Purchase this article with an account.
André D Gouws, Ivan Alvarez, David Watson, Maiko Uesaki, Jess Rodgers, Antony B Morland; The role of cortical and subcortical suppression in spatial attention.. Journal of Vision 2014;14(10):618. doi: 10.1167/14.10.618.
Download citation file:
© ARVO (1962-2015); The Authors (2016-present)
The allocation of spatial attention results in enhanced perception at attended locations at the cost of perception at unattended locations. While functional MRI (fMRI) studies have shown that cortical representations of unattended visual locations can display negative BOLD responses, this â€˜suppressionâ€™ remains poorly understood. We sought to characterise the suppression expressed in retinotopic representations of unattended locations asking the following questions. At what stages of the visual hierarchy is suppression expressed? What is the task- and stimulus contrast- dependence of suppression? Participants viewed a lateralised 120° sector of an annulus (inner radius 4°, outer 18°), equally divided by the horizontal meridian. Upper and lower halves of the stimulus were luminance contrast gratings (6%, 12%, 25% or 100%) drifting in opposite directions and reversing unpredictably. Each fMRI run comprised eight, 16s, grating blocks alternating with a 16s uniform field equiluminant to the grating. High resolution (1.5x1.5x2.4mm3) fMRI data we acquired (128 volumes, TR=2s, 8 cycles, 4 scans per contrast/task combination), while participants fixated a dynamic central target and counted either the number of grating reversals (stimulus-related task) or the number of targets at fixation (central task). Separate functional and anatomical acquisitions were used to define V1, V5 and LGN regions of interest contralateral and ipsilateral to the stimulus in each participant. Repeated measures linear modelling analysis of positive BOLD responses revealed expected increasing attention-dependence but decreasing contrast-dependence moving up the visual hierarchy from the LGN to V5. In the representations of unattended locations of the LGN and V1, however, we observed suppression, which was highly task dependent but largely independent of the attended stimulus contrast. Whole brain analysis revealed that these suppressive effects were also found in the pulvinar, which has been frequently associated with attention. Suppression therefore, most notably in subcortical structures, plays an important role in spatial attention.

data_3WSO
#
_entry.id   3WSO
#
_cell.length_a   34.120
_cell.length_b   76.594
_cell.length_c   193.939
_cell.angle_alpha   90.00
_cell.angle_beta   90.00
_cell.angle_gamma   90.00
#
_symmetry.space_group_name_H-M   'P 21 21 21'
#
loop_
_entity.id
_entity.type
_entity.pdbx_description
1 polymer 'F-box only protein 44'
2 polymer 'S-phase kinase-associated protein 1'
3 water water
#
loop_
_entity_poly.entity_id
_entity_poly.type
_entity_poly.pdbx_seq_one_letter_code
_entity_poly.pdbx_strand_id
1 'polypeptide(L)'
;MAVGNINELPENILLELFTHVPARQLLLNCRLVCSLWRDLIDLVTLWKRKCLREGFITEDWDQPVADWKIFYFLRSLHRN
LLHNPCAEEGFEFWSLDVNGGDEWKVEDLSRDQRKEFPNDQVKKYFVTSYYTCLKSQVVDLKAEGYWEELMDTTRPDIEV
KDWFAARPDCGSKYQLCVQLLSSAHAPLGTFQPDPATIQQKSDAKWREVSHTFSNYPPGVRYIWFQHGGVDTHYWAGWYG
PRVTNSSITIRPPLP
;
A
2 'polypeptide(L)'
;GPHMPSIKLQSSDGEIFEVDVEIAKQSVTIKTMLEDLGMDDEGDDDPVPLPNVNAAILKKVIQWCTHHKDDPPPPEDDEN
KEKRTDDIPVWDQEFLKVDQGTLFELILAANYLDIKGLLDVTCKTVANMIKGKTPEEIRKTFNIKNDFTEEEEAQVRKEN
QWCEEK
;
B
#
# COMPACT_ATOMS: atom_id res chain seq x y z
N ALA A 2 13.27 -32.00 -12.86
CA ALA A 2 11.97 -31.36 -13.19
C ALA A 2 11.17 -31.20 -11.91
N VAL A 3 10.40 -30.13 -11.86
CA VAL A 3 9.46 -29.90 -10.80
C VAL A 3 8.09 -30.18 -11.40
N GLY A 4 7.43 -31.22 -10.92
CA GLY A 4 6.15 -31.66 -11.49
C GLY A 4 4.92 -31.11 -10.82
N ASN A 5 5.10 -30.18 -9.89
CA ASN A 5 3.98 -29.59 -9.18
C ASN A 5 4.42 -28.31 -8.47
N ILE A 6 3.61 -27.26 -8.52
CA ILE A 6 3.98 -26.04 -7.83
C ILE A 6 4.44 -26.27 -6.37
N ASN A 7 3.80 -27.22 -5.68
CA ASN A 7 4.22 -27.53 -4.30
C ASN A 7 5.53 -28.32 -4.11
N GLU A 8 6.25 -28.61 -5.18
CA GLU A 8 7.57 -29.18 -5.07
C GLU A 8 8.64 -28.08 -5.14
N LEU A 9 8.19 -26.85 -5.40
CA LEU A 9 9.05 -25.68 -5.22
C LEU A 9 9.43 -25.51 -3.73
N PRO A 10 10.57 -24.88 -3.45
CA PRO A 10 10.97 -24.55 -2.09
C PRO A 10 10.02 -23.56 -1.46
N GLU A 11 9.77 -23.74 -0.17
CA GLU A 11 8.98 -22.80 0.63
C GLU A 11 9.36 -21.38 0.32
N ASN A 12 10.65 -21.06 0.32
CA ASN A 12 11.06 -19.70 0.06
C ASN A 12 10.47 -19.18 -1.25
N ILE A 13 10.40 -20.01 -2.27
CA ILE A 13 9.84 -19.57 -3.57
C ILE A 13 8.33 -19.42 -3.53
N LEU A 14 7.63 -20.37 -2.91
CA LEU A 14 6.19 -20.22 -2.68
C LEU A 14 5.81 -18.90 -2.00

Meeting abstract presented at VSS 2014
This PDF is available to Subscribers Only